Last time, we saw the people of Israel bringing excessively bountiful donations for the building of the Tabernacle. As one of the Midrashim says, “they came both men and women; that is to say, in their eagerness they pressed against each other. The men and women came as a huge throng when they brought their gifts…” We questioned how it could be that the same very people who had so recently expressed such terrible lack of faith in the story of Golden Calf, now seemed to be completely renewed, with their hearts soft, open and tender. What happened between the Golden Calf and the Tabernacle? What had changed the hearts of the people of Israel?
In order to find an answer, we have to understand what happened between these two episodes—we need to look for an answer in the previous Torah portion, Ki Tisa. Much happened during this portion, and we hear a lot about the Golden Calf, about Moses’ and God’s wrath, about broken tablets. All this happens in chapter 32. Then we enter the 33rd chapter, which describes events that happened right after that, right after the Golden Calf incident and the tablets broken by Moses. At the end of the previous chapter, we saw Moses interceding for the people and managing to convince God to forgive Israel. Already, at the beginning of this chapter, he receives God’s confirmation: Yes, He will allow Moses to continue his mission of leading the people of Israel into the Promised Land, the Land flowing with milk and honey. However, in His words we can still hear the echo of His recent wrath. While commanding Moses and Israel to depart for the Land, God says, “Go up to a land flowing with milk and honey; for I will not go up in your midst, lest I consume you on the way, for you are a stiff-necked people.”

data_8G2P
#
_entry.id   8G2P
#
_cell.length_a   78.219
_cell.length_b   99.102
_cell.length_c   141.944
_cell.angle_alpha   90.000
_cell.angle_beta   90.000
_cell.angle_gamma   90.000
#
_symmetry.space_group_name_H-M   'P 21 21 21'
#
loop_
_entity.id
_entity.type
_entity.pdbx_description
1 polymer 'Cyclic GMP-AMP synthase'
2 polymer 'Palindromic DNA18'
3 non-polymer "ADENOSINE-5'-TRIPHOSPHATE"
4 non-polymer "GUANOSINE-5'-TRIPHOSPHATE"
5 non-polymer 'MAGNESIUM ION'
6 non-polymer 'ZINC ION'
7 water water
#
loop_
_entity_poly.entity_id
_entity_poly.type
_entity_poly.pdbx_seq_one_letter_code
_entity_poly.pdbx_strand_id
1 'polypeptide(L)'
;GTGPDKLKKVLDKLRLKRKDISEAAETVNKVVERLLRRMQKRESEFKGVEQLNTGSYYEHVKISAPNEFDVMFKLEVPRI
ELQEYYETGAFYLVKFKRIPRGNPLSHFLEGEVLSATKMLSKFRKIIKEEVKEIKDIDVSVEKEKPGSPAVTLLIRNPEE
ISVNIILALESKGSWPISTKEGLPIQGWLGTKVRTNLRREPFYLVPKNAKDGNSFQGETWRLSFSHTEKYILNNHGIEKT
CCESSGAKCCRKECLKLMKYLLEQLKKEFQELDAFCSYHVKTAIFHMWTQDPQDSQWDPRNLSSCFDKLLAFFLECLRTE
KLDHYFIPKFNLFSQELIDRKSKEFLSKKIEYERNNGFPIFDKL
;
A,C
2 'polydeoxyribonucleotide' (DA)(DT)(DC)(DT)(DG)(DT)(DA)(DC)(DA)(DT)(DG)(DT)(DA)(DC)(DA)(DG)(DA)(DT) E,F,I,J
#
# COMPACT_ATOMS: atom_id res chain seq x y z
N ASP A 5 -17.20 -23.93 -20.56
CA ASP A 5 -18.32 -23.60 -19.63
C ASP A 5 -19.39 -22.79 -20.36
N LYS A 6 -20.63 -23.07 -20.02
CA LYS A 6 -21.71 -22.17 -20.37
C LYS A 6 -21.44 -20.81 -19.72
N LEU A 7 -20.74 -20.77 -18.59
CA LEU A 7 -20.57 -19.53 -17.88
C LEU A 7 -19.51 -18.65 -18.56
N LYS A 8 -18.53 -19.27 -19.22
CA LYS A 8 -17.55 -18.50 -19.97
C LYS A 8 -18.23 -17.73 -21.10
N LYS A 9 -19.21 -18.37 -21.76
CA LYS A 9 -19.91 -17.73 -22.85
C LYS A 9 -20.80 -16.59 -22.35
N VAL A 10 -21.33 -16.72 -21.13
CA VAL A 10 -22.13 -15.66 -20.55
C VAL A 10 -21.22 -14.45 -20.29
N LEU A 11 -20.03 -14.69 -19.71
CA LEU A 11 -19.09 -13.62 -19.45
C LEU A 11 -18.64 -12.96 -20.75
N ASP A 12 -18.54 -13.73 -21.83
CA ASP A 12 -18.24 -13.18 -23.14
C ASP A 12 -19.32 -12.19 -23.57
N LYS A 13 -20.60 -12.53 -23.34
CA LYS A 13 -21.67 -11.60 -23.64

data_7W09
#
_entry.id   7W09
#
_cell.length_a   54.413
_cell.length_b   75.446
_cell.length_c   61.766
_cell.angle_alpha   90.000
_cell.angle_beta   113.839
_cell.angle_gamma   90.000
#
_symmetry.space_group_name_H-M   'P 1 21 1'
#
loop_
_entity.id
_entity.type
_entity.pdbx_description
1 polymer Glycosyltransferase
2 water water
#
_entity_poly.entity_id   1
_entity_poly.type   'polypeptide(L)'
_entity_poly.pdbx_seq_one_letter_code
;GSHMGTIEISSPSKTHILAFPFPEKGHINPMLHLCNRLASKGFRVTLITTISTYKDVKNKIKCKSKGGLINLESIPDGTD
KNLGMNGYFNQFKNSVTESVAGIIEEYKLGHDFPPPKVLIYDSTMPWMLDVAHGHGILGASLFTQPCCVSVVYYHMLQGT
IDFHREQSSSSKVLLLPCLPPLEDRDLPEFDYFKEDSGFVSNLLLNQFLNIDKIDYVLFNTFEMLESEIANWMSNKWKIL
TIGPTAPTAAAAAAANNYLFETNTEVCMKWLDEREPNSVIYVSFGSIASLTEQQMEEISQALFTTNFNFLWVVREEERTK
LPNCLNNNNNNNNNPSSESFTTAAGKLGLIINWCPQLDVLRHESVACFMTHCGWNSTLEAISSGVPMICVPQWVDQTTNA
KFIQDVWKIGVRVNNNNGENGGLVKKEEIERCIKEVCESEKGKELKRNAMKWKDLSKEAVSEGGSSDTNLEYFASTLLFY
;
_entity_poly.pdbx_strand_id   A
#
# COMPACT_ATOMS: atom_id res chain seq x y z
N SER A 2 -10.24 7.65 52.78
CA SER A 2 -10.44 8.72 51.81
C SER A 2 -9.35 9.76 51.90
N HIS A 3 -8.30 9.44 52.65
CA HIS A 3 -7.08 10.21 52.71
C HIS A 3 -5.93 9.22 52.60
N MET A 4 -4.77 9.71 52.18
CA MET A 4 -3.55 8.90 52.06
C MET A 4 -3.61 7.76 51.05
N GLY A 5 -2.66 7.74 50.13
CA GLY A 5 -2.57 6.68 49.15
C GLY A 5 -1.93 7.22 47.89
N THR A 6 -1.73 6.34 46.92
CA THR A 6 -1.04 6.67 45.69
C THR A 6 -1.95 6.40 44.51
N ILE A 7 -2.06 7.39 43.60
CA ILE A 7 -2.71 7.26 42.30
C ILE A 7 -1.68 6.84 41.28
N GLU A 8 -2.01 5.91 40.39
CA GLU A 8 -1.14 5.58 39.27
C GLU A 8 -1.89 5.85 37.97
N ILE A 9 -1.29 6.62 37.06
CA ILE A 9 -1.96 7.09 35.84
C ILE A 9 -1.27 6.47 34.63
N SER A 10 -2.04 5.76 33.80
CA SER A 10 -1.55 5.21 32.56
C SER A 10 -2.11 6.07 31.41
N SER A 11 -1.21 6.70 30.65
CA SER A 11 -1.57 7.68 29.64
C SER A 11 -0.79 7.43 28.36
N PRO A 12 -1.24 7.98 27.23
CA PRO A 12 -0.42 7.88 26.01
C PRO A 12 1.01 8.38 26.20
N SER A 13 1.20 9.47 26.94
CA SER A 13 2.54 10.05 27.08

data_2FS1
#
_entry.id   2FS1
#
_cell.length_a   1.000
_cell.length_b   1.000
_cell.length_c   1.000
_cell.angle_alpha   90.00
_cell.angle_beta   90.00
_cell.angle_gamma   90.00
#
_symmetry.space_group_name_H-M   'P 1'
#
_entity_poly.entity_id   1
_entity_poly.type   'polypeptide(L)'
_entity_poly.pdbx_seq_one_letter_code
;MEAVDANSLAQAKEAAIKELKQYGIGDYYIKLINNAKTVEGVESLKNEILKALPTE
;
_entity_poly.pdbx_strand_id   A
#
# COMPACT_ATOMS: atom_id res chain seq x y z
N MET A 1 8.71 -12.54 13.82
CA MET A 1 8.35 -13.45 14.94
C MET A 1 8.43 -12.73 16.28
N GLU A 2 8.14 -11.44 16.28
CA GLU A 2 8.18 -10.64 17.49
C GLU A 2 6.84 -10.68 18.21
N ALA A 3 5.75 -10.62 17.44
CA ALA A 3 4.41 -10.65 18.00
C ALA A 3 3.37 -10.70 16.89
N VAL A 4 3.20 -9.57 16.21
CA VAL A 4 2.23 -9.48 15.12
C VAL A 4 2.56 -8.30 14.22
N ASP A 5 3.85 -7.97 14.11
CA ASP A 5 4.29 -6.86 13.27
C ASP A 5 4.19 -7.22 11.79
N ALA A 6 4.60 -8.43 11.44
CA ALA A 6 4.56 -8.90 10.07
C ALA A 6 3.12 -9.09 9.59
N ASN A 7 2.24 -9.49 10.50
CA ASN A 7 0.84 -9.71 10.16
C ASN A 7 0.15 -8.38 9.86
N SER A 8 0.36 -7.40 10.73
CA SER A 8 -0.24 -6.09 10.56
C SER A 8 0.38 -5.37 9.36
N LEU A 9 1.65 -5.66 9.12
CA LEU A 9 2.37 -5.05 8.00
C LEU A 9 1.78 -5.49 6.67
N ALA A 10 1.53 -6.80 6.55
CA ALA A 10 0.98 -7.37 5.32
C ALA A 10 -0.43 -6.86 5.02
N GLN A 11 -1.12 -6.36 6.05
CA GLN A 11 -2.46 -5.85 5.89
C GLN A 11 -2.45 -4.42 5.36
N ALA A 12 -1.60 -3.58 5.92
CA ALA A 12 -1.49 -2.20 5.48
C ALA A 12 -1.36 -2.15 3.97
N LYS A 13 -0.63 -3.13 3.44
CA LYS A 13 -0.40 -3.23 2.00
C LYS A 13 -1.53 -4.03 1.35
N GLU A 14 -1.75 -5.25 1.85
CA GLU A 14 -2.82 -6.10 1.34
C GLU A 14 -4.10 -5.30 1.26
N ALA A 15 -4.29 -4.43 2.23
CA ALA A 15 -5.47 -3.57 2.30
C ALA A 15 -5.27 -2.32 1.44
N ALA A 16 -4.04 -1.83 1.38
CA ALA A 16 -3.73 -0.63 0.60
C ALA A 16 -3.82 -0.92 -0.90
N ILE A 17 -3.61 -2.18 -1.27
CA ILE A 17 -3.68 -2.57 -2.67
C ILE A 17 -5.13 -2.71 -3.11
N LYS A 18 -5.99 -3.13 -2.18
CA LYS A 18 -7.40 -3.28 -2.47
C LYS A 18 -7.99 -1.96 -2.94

Well, this seems to be a definitive statement, completely clear and expected, completely fair after the terrible sin the people of Israel had committed. Actually, this is the very subject of this Torah portion—it’s all about this, about God’s holiness and how He and His presence cannot, by any means, dwell with a sinful people: I will not go up in your midst …
How great must be the reader’s surprise, however, when only several verses later we read, And He said, “My Presence will go with you, and I will give you rest.” How could it possibly be? We know that He is not a man that He should change his mind, so what can explain this seemingly contradictory and sudden change of His decision?
In most translations, these two seemingly contradictory verses from Exodus 33 are rendered with similar words: “I will not go up in your midst,” and “I will go with you, and I will give you rest.” But it’s not like this in Hebrew: in verse 3 God says, I will not go up in your midst, while in verse 14 He says: My face will go with you. If we recall that prior to this, the Lord promised to send His Angel: “And I will send My Angel before you,” and “Behold, I send an Angel before you to keep you in the way and to bring you into the place which I have prepared,” then we arrive at the Angel of His Face—Malakh Panav. Who is this angel?